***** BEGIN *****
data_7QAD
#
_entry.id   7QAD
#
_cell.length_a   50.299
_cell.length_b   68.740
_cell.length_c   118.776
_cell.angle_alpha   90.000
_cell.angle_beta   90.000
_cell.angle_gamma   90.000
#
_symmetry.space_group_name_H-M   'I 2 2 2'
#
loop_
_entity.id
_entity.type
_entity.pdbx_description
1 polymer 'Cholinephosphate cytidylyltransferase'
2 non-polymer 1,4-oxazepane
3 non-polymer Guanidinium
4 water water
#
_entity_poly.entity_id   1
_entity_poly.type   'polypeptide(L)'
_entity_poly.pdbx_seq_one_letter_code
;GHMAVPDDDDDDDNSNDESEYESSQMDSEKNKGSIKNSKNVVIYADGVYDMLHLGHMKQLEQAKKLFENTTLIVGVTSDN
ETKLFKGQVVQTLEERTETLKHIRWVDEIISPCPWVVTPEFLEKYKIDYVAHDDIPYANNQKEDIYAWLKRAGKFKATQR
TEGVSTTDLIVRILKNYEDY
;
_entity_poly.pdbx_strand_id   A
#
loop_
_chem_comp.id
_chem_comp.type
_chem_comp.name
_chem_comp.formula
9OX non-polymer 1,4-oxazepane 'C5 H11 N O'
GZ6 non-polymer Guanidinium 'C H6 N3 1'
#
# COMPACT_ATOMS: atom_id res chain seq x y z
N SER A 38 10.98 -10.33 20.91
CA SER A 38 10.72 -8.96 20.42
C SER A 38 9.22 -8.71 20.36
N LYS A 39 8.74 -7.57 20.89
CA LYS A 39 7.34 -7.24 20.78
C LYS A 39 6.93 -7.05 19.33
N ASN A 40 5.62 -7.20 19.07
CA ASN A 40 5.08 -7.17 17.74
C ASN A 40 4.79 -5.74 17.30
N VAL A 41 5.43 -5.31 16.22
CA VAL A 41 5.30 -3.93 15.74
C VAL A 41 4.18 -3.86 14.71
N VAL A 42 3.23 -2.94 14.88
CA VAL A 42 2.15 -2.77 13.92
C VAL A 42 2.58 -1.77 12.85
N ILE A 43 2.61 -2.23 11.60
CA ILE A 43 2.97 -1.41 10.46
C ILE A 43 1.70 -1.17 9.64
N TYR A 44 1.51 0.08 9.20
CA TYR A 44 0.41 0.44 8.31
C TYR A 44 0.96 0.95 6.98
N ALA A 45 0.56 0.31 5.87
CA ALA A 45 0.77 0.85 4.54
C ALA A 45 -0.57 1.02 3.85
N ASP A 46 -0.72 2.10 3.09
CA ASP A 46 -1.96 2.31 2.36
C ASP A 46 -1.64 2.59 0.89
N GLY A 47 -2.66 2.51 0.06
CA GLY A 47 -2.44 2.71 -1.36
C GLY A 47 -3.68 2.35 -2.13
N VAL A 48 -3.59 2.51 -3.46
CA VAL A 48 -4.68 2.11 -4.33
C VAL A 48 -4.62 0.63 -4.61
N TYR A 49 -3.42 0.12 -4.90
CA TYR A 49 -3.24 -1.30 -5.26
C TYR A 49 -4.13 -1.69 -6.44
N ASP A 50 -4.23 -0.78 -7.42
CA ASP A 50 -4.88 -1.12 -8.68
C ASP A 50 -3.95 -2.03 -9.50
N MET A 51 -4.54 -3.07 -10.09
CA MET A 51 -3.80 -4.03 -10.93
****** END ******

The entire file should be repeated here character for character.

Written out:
data_7QAD
#
_entry.id   7QAD
#
_cell.length_a   50.299
_cell.length_b   68.740
_cell.length_c   118.776
_cell.angle_alpha   90.000
_cell.angle_beta   90.000
_cell.angle_gamma   90.000
#
_symmetry.space_group_name_H-M   'I 2 2 2'
#
loop_
_entity.id
_entity.type
_entity.pdbx_description
1 polymer 'Cholinephosphate cytidylyltransferase'
2 non-polymer 1,4-oxazepane
3 non-polymer Guanidinium
4 water water
#
_entity_poly.entity_id   1
_entity_poly.type   'polypeptide(L)'
_entity_poly.pdbx_seq_one_letter_code
;GHMAVPDDDDDDDNSNDESEYESSQMDSEKNKGSIKNSKNVVIYADGVYDMLHLGHMKQLEQAKKLFENTTLIVGVTSDN
ETKLFKGQVVQTLEERTETLKHIRWVDEIISPCPWVVTPEFLEKYKIDYVAHDDIPYANNQKEDIYAWLKRAGKFKATQR
TEGVSTTDLIVRILKNYEDY
;
_entity_poly.pdbx_strand_id   A
#
loop_
_chem_comp.id
_chem_comp.type
_chem_comp.name
_chem_comp.formula
9OX non-polymer 1,4-oxazepane 'C5 H11 N O'
GZ6 non-polymer Guanidinium 'C H6 N3 1'
#
# COMPACT_ATOMS: atom_id res chain seq x y z
N SER A 38 10.98 -10.33 20.91
CA SER A 38 10.72 -8.96 20.42
C SER A 38 9.22 -8.71 20.36
N LYS A 39 8.74 -7.57 20.89
CA LYS A 39 7.34 -7.24 20.78
C LYS A 39 6.93 -7.05 19.33
N ASN A 40 5.62 -7.20 19.07
CA ASN A 40 5.08 -7.17 17.74
C ASN A 40 4.79 -5.74 17.30
N VAL A 41 5.43 -5.31 16.22
CA VAL A 41 5.30 -3.93 15.74
C VAL A 41 4.18 -3.86 14.71
N VAL A 42 3.23 -2.94 14.88
CA VAL A 42 2.15 -2.77 13.92
C VAL A 42 2.58 -1.77 12.85
N ILE A 43 2.61 -2.23 11.60
CA ILE A 43 2.97 -1.41 10.46
C ILE A 43 1.70 -1.17 9.64
N TYR A 44 1.51 0.08 9.20
CA TYR A 44 0.41 0.44 8.31
C TYR A 44 0.96 0.95 6.98
N ALA A 45 0.56 0.31 5.87
CA ALA A 45 0.77 0.85 4.54
C ALA A 45 -0.57 1.02 3.85
N ASP A 46 -0.72 2.10 3.09
CA ASP A 46 -1.96 2.31 2.36
C ASP A 46 -1.64 2.59 0.89
N GLY A 47 -2.66 2.51 0.06
CA GLY A 47 -2.44 2.71 -1.36
C GLY A 47 -3.68 2.35 -2.13
N VAL A 48 -3.59 2.51 -3.46
CA VAL A 48 -4.68 2.11 -4.33
C VAL A 48 -4.62 0.63 -4.61
N TYR A 49 -3.42 0.12 -4.90
CA TYR A 49 -3.24 -1.30 -5.26
C TYR A 49 -4.13 -1.69 -6.44
N ASP A 50 -4.23 -0.78 -7.42
CA ASP A 50 -4.88 -1.12 -8.68
C ASP A 50 -3.95 -2.03 -9.50
N MET A 51 -4.54 -3.07 -10.09
CA MET A 51 -3.80 -4.03 -10.93